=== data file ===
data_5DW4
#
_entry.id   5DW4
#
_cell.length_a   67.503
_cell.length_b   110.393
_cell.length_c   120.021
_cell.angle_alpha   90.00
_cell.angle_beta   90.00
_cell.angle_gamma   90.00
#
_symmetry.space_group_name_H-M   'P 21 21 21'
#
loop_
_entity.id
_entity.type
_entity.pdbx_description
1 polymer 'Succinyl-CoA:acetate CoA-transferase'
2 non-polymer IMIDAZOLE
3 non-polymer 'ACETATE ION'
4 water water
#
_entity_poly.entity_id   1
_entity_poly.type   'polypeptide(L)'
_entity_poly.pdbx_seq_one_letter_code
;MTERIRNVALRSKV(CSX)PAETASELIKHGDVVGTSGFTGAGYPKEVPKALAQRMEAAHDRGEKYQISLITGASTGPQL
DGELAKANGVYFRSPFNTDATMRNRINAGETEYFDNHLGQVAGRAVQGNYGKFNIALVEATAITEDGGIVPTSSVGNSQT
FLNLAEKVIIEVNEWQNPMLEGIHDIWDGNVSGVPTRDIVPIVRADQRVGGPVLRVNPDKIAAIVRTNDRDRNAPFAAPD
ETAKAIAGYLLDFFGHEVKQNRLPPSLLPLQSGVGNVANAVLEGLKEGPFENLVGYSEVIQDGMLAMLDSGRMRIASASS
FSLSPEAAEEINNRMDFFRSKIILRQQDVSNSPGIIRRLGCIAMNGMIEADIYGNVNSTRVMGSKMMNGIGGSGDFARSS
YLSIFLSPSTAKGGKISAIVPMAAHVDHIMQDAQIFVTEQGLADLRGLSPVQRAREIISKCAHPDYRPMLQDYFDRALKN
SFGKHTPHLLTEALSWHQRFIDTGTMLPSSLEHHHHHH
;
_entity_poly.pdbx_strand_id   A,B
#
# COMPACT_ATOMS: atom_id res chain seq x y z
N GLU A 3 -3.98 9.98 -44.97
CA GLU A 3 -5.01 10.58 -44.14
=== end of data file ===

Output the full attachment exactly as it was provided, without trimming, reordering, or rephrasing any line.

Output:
data_5DW4
#
_entry.id   5DW4
#
_cell.length_a   67.503
_cell.length_b   110.393
_cell.length_c   120.021
_cell.angle_alpha   90.00
_cell.angle_beta   90.00
_cell.angle_gamma   90.00
#
_symmetry.space_group_name_H-M   'P 21 21 21'
#
loop_
_entity.id
_entity.type
_entity.pdbx_description
1 polymer 'Succinyl-CoA:acetate CoA-transferase'
2 non-polymer IMIDAZOLE
3 non-polymer 'ACETATE ION'
4 water water
#
_entity_poly.entity_id   1
_entity_poly.type   'polypeptide(L)'
_entity_poly.pdbx_seq_one_letter_code
;MTERIRNVALRSKV(CSX)PAETASELIKHGDVVGTSGFTGAGYPKEVPKALAQRMEAAHDRGEKYQISLITGASTGPQL
DGELAKANGVYFRSPFNTDATMRNRINAGETEYFDNHLGQVAGRAVQGNYGKFNIALVEATAITEDGGIVPTSSVGNSQT
FLNLAEKVIIEVNEWQNPMLEGIHDIWDGNVSGVPTRDIVPIVRADQRVGGPVLRVNPDKIAAIVRTNDRDRNAPFAAPD
ETAKAIAGYLLDFFGHEVKQNRLPPSLLPLQSGVGNVANAVLEGLKEGPFENLVGYSEVIQDGMLAMLDSGRMRIASASS
FSLSPEAAEEINNRMDFFRSKIILRQQDVSNSPGIIRRLGCIAMNGMIEADIYGNVNSTRVMGSKMMNGIGGSGDFARSS
YLSIFLSPSTAKGGKISAIVPMAAHVDHIMQDAQIFVTEQGLADLRGLSPVQRAREIISKCAHPDYRPMLQDYFDRALKN
SFGKHTPHLLTEALSWHQRFIDTGTMLPSSLEHHHHHH
;
_entity_poly.pdbx_strand_id   A,B
#
# COMPACT_ATOMS: atom_id res chain seq x y z
N GLU A 3 -3.98 9.98 -44.97
CA GLU A 3 -5.01 10.58 -44.14